Cleaners & Students united

One chant common on marches and at protests – both in Spanish and in English is ‘El pueblo unido jamás será vencido‘ – or for us monoglots, ‘The people united will never be defeated’. It began life three months before Pinochet’s military coup in 1973, a part of the left-wing New Chilean Song movement with music by Sergio Ortega and was unfortunately followed by the huge setback of the overthrow and assasination of Salvador Allende, though of course the people continued their struggle. In 1975 it was the basis for a piano piece of the same name with 36 variations by modern US composer Frederic Rzewski.

LSE cleaner Mildred

Cleaners & Students united (along with a few members of staff) and with the backing of the cleaners union the United Voices of the World and a few of their friends to secure dignity of treatment and equality of working conditions for the cleaning staff at the LSE. I’d been present when the campaign was launched at the end of September 2016, and again at their protest in October, and was pleased to be back with them again at the start of December. And even more pleased when after around 9 months of campaigning they finally achieved a successful conclusion to their fight.

LSE Anthropology Professor David Graeber with sacked cleaner Alba

Students, some carrying mops, in a corridor of LSE’s Old Building

The campaigners met in Houghton St, and then defied security and marched through the corridors of the Old Building to Portugal St. As well as protesting on behlaf of the cleaners, this was also at statement by the students that this was their university. As marchers on the streets shout ‘Whose Streets? Our Streets!’ they shouted ‘Whose University? Our University!’. It was a reminder how far institutions like the LSE have been been taken over by managements who seem to regard students as inconvenient but necessary clients who provide the institution with income rather than as members of a collegiate body.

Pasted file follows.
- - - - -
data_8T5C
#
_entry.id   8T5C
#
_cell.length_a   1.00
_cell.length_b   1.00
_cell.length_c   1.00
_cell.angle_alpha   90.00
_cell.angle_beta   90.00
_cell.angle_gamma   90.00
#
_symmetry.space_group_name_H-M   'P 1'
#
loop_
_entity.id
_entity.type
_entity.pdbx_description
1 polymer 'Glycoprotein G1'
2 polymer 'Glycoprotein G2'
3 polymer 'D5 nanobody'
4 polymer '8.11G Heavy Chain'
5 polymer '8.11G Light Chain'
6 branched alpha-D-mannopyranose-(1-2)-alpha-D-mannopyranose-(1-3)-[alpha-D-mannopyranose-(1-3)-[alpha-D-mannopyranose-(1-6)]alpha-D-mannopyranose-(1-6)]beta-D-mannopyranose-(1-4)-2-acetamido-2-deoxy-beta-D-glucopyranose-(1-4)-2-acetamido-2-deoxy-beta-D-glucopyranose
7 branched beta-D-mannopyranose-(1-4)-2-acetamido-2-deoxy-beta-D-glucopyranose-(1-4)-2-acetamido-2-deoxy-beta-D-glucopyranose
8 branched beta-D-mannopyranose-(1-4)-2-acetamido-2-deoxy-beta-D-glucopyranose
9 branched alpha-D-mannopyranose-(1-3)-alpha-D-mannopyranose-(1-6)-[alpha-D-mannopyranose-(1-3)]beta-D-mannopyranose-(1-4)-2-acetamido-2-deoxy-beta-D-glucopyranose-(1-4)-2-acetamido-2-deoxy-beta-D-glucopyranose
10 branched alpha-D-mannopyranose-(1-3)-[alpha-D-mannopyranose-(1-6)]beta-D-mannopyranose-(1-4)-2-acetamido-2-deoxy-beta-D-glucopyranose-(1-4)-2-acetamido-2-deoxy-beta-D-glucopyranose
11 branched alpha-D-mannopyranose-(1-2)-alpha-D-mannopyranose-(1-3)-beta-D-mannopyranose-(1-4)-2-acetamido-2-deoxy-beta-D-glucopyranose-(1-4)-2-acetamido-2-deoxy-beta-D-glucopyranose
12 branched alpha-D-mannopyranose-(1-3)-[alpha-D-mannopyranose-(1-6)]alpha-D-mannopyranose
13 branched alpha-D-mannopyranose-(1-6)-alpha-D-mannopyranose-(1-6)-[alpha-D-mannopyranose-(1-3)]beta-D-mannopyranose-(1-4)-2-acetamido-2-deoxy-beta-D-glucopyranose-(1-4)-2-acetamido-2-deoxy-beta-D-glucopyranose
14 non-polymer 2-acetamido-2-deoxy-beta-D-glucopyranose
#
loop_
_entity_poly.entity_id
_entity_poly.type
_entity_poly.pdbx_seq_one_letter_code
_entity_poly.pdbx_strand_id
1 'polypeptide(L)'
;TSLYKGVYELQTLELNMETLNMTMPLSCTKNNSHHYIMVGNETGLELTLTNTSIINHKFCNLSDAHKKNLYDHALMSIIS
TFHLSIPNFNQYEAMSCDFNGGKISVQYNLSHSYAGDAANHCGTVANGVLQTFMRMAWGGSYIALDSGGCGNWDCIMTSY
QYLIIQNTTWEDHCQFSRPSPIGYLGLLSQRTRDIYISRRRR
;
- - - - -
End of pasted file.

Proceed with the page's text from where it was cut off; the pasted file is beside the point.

Protesters in Portugal St

Once outside the building the protest continued, and finally marched down Kingsway to the corner with Aldwych, where at 1 Kingsway are the offices of the Estates Division from which Noonan, the outsourced company which employs the cleaners, operate on the campus. The loud protest there made their campaign very visible to the many members of the public on the busy street.

Outside 1 Kingsway

I took many pictures and put rather a lot of them on-line, probably too many, but it was a lively protest and I found it almost impossible to take bad pictures! You might like to look at them with ‘Quilapayún 1973 – El pueblo unido jamás será vencido‘ as a sound track. The protest at the LSE was considerably smaller but had something of the same spirit.

Justice for LSE Cleaners


There are no adverts on this site and it receives no sponsorship, and I like to keep it that way. But it does take a considerable amount of my time and thought, and if you enjoy reading it, a small donation – perhaps the cost of a beer – would be appreciated.

My London Diary : Buildings of London : River Lea/Lee Valley : London’s Industrial Heritage

All photographs on this and my other sites, unless otherwise stated, are taken by and copyright of Peter Marshall, and are available for reproduction or can be bought as prints.

To order prints or reproduce images


Leave a Reply

You must be logged in to post a comment.